FWIW, the jsdhash.h analysis as I remember writing it was not that involved in terms of operation mixes -- the punchline was "small entry size and no address stability requirement? dhash; else chaining." But that does leave out some of the subtleties (delete-heavy workloads, thrashing the table growth/shrinkage code).

/be
5% speedup on V8 is superb, btw!

/be
Looks nice.  I wanted to point your attention to the templates in Containers.h, in case you'd find them useful.

LInsHashNode is equivalent to Seq<LIns*> for example.  HashMap<> is a chain-based implementation but it probably lacks some operations you need and hasn't been tuned.
Attachment #426137 - Flags: review?(edwsmith) → review+
I've been thinking about this some more, and doing some experiments.

First, I created a pathological case by running lirasm --random 1000000 after changing it to generate no labels.  This results in massive amounts of CSE occurring.  I can't remember the exact numbers, but with open addressing it took something like 0.5s, with chaining it took about 10s.  This doesn't please me.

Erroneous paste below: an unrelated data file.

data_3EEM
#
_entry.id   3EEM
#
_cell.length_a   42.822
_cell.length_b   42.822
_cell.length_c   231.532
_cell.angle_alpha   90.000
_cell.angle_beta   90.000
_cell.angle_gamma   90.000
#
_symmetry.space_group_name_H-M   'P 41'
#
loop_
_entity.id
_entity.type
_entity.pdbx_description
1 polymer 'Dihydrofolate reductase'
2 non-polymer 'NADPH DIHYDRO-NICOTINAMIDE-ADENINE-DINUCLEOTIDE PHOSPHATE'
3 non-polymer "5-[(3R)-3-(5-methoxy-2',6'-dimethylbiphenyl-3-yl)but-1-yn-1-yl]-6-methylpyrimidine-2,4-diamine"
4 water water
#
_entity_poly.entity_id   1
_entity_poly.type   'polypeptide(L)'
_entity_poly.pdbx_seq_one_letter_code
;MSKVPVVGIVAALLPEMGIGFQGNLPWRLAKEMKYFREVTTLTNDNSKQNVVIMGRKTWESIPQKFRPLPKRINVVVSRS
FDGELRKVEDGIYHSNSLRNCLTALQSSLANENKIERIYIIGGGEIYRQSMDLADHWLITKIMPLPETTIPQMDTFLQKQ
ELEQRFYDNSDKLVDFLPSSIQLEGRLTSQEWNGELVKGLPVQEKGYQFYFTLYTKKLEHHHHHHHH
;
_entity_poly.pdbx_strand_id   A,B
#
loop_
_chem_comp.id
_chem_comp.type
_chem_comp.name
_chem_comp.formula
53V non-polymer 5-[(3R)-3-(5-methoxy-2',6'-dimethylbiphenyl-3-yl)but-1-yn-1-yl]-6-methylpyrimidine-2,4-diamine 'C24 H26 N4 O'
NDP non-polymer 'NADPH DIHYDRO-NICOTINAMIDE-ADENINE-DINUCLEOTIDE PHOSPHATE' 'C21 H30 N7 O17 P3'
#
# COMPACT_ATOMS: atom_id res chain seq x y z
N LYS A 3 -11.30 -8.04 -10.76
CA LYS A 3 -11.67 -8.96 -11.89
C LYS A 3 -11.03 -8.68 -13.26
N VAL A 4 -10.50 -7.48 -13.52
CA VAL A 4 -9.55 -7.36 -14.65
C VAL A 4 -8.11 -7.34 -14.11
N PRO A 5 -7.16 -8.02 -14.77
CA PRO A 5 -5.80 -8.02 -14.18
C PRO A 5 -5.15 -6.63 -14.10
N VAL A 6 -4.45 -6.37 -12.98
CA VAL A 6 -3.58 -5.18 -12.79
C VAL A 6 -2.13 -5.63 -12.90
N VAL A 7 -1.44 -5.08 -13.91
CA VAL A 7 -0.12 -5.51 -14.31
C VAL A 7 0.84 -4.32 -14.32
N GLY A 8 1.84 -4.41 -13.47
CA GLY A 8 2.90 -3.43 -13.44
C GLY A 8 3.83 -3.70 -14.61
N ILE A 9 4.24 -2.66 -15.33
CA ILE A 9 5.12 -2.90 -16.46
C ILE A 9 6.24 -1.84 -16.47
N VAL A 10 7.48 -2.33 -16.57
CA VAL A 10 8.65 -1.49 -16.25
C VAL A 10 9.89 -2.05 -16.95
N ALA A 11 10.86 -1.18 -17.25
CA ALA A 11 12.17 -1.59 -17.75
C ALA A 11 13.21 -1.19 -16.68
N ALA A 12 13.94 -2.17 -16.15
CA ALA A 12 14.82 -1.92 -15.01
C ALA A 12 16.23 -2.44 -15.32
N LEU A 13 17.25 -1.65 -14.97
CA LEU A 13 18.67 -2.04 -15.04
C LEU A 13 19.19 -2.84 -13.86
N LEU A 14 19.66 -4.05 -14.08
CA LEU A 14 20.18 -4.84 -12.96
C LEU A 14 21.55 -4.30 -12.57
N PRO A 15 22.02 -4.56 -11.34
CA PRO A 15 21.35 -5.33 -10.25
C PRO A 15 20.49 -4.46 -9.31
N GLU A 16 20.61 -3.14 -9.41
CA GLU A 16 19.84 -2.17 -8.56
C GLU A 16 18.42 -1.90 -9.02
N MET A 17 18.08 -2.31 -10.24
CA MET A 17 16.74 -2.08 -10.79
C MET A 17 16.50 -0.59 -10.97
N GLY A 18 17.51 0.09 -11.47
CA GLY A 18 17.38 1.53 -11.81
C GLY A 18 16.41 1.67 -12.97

Also, I discovered I'd botched the implementation of tombstones in my open addressing version.  I fixed that and also added some suggested improvements (overwrite tombstones when adding new nodes, and don't tombstone entries that haven't been collided with) and things look much better.

Furthermore, LInsHashSet has eight hash tables but only one of them currently needs iteration/deletion.  So changing them all is silly.

My plan now is to add proper tombstones to the one hashtable that needs it and leave the others untouched.  This will be done as part of bug 517910 because it doesn't make sense to do it separately.
Oh, so I'm marking this as WONTFIX.
Status: ASSIGNED → RESOLVED
Closed: 10 years ago
Resolution: --- → WONTFIX
Product: Core → Core Graveyard